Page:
Wednesday, October 19, 2005

Army tells IRR no-shows; that’s ok.

Seventy-three soldiers in a special reserve program have defied orders to appear for wartime duty, some for more than a year, yet the Army has quietly chosen not to act against them.

“We just continue to work with them, reminding them of their duty,” says Lt. Col. Bryan Hilferty, an Army spokesman.
That’s sweet. Gee wiz, I am more demanding of my kids than the Army is with folks in the IRR not fulfilling their obligations. I know about the PR problem, but really.
Only one officer is among the 73 soldiers who either ignored their orders or refused to serve. Brischke says Army staffers keep calling and reminding them of “duty, honor, country” and their need to fulfill their obligations.
And if they keep shooting you the bird, get the officer first and send him to Kansas.
“It's sensitive because we understand they're different soldiers.”
Did they not say “I (state your name)” like everyone else?
The decision to declare these soldiers AWOL or a deserter is up to their commanding officer, Brig. Gen. Rhett Hernandez, the Army's personnel management director. He could not be reached for comment.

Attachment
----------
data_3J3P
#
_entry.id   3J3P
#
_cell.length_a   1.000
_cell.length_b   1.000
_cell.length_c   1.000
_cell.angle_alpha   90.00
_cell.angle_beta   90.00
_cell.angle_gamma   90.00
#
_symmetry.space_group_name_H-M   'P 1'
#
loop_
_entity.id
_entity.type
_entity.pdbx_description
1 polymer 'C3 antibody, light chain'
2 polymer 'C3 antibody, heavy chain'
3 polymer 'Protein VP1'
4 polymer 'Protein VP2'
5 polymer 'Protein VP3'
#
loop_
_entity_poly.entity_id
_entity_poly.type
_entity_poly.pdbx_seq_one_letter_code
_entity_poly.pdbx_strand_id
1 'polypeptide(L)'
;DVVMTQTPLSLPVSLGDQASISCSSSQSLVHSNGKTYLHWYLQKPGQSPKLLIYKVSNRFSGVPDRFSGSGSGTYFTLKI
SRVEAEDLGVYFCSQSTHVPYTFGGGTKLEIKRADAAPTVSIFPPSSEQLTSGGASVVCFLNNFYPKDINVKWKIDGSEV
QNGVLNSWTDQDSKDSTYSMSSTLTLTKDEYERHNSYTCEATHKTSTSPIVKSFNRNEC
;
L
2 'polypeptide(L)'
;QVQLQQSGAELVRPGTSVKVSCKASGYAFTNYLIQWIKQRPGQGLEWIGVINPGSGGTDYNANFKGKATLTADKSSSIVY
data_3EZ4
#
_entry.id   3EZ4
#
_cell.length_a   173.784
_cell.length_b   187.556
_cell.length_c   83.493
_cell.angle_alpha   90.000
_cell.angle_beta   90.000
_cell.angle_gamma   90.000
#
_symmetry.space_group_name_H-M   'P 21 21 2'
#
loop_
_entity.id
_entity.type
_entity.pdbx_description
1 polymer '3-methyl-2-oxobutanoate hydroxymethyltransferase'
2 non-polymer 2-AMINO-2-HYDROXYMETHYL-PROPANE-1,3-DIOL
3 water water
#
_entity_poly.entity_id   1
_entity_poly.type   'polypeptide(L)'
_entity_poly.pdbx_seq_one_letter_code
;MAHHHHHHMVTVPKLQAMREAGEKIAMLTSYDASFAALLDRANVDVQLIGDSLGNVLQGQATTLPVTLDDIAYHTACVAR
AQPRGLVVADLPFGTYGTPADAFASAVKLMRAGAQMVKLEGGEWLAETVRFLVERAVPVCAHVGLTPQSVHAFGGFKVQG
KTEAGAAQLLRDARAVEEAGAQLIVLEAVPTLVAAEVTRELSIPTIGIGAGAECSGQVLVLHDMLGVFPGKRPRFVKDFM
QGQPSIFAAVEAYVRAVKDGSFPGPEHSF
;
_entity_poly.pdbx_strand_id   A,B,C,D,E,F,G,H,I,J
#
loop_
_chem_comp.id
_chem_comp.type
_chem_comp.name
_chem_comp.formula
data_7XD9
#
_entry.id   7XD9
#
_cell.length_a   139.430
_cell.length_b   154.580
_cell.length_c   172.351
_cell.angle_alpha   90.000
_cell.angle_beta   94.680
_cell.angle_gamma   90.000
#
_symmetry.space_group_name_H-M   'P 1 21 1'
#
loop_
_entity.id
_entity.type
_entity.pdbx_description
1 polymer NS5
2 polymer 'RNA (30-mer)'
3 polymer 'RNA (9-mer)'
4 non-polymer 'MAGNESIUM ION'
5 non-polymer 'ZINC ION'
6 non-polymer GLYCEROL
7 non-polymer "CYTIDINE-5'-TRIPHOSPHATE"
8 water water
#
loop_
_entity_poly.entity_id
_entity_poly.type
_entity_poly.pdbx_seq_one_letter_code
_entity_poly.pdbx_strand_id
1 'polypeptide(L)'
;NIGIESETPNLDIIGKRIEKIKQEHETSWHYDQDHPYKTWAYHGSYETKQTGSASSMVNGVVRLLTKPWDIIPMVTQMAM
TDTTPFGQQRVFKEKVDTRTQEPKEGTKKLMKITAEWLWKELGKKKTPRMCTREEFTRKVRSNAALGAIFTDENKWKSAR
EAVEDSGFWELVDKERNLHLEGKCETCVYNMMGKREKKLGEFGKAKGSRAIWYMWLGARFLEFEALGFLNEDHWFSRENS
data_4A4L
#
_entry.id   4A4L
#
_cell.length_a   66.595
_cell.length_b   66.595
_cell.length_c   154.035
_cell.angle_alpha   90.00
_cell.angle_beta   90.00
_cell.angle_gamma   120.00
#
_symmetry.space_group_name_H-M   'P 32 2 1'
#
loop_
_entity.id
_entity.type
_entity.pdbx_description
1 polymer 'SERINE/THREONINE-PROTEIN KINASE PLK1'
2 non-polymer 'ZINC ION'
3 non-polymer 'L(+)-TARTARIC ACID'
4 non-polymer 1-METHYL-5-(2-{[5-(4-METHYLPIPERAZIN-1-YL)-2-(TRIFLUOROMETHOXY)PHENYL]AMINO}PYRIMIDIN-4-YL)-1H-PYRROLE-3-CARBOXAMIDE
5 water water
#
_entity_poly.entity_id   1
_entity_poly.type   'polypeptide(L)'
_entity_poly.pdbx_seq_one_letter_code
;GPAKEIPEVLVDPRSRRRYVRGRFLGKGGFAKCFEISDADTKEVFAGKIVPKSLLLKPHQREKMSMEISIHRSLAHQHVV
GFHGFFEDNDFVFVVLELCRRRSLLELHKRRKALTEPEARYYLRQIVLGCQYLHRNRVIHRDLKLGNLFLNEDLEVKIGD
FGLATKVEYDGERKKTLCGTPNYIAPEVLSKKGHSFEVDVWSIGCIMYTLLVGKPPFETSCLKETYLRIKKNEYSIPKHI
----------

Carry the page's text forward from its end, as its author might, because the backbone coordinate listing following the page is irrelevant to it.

Lead from the front, sir.
The behavior may be reinforced by peace activist groups operating the GI Rights Hotline, which keeps reservists informed about the Army's failure to act. “What we tell them is that right now, the Army is not doing anything to pursue IRR call-ups,” hotline counselor Dawn Blanken says.
They smell weakness – and they’re right.
The Army's failure to act sends the wrong message, says Mike Belter, an IRR lieutenant colonel called up last year.

“I didn't think at 48 I was going to be in a war zone,” Belter says. “I could have said no. But it was what we signed up for, what we volunteered for in the first place, a sense of service to country.”
That is who is being wronged. The nut is that everyone that says no forces another to take their place. This is no way to run an army, IMAO. We own it to those who meet their obligations to hold accountable those who won’t. I think General Patton might have something to say on this.

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